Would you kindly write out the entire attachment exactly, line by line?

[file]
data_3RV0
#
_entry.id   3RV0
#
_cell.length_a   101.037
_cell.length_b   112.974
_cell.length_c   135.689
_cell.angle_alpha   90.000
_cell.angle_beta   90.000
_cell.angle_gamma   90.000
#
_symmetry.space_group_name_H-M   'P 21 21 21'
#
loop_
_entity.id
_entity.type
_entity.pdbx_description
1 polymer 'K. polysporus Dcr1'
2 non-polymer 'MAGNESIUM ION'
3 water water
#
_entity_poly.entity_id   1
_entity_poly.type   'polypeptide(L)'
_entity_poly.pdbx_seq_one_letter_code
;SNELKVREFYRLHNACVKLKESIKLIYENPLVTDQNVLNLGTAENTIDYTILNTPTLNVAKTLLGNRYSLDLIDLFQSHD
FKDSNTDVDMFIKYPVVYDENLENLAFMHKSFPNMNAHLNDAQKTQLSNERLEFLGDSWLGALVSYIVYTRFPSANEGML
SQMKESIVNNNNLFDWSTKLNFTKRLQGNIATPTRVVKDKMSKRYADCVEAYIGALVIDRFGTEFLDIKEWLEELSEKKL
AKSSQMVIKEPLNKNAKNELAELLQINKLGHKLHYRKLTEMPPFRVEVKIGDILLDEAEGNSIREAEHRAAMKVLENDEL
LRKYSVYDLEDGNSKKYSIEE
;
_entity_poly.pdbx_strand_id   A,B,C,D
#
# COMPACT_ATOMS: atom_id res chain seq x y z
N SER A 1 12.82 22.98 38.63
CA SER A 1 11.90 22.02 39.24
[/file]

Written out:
data_3RV0
#
_entry.id   3RV0
#
_cell.length_a   101.037
_cell.length_b   112.974
_cell.length_c   135.689
_cell.angle_alpha   90.000
_cell.angle_beta   90.000
_cell.angle_gamma   90.000
#
_symmetry.space_group_name_H-M   'P 21 21 21'
#
loop_
_entity.id
_entity.type
_entity.pdbx_description
1 polymer 'K. polysporus Dcr1'
2 non-polymer 'MAGNESIUM ION'
3 water water
#
_entity_poly.entity_id   1
_entity_poly.type   'polypeptide(L)'
_entity_poly.pdbx_seq_one_letter_code
;SNELKVREFYRLHNACVKLKESIKLIYENPLVTDQNVLNLGTAENTIDYTILNTPTLNVAKTLLGNRYSLDLIDLFQSHD
FKDSNTDVDMFIKYPVVYDENLENLAFMHKSFPNMNAHLNDAQKTQLSNERLEFLGDSWLGALVSYIVYTRFPSANEGML
SQMKESIVNNNNLFDWSTKLNFTKRLQGNIATPTRVVKDKMSKRYADCVEAYIGALVIDRFGTEFLDIKEWLEELSEKKL
AKSSQMVIKEPLNKNAKNELAELLQINKLGHKLHYRKLTEMPPFRVEVKIGDILLDEAEGNSIREAEHRAAMKVLENDEL
LRKYSVYDLEDGNSKKYSIEE
;
_entity_poly.pdbx_strand_id   A,B,C,D
#
# COMPACT_ATOMS: atom_id res chain seq x y z
N SER A 1 12.82 22.98 38.63
CA SER A 1 11.90 22.02 39.24